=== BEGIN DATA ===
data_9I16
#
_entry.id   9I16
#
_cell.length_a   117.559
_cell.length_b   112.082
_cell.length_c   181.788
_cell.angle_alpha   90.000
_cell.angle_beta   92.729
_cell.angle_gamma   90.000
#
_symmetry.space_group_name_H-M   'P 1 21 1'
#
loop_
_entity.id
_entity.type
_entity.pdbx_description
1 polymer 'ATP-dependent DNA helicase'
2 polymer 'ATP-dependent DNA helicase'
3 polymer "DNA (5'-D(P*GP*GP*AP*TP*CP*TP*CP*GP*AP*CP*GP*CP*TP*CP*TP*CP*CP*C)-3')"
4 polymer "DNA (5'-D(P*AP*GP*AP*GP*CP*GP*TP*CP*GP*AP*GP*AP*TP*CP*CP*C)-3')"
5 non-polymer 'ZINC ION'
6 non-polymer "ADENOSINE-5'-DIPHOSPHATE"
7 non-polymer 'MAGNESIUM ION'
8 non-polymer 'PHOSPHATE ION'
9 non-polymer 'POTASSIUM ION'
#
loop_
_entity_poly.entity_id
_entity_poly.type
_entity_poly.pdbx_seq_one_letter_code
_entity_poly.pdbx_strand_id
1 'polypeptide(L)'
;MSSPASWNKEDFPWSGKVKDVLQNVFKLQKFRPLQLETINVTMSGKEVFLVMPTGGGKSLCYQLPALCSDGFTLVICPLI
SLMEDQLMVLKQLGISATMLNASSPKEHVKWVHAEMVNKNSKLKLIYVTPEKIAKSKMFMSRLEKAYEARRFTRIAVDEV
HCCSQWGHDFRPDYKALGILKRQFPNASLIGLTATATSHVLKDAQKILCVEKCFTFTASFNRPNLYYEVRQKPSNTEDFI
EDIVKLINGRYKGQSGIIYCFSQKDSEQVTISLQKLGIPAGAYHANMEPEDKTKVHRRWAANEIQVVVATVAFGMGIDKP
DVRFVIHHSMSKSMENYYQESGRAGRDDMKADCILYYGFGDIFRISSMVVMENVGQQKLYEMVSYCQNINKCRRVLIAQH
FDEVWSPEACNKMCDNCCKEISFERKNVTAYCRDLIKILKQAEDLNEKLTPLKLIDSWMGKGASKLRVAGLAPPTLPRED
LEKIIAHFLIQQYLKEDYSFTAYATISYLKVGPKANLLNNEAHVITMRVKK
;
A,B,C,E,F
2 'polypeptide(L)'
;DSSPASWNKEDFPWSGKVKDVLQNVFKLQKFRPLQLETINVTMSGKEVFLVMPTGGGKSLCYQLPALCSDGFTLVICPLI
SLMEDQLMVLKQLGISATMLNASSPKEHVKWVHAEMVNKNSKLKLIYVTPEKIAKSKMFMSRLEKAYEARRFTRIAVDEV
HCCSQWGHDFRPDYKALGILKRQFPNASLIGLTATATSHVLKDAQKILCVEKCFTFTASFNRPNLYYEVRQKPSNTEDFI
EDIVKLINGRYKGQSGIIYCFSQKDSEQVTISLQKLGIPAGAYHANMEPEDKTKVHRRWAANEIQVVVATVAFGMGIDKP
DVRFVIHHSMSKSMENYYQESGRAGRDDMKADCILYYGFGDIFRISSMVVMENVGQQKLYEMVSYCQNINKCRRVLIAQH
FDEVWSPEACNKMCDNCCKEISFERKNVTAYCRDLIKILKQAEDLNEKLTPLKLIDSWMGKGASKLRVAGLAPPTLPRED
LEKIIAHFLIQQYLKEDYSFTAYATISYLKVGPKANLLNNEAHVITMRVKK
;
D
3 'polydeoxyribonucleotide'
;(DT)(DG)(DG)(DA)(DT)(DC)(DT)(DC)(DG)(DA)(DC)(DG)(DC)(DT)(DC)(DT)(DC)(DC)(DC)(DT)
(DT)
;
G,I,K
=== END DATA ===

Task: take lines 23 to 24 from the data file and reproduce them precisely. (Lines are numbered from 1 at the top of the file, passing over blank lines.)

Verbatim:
6 non-polymer "ADENOSINE-5'-DIPHOSPHATE"
7 non-polymer 'MAGNESIUM ION'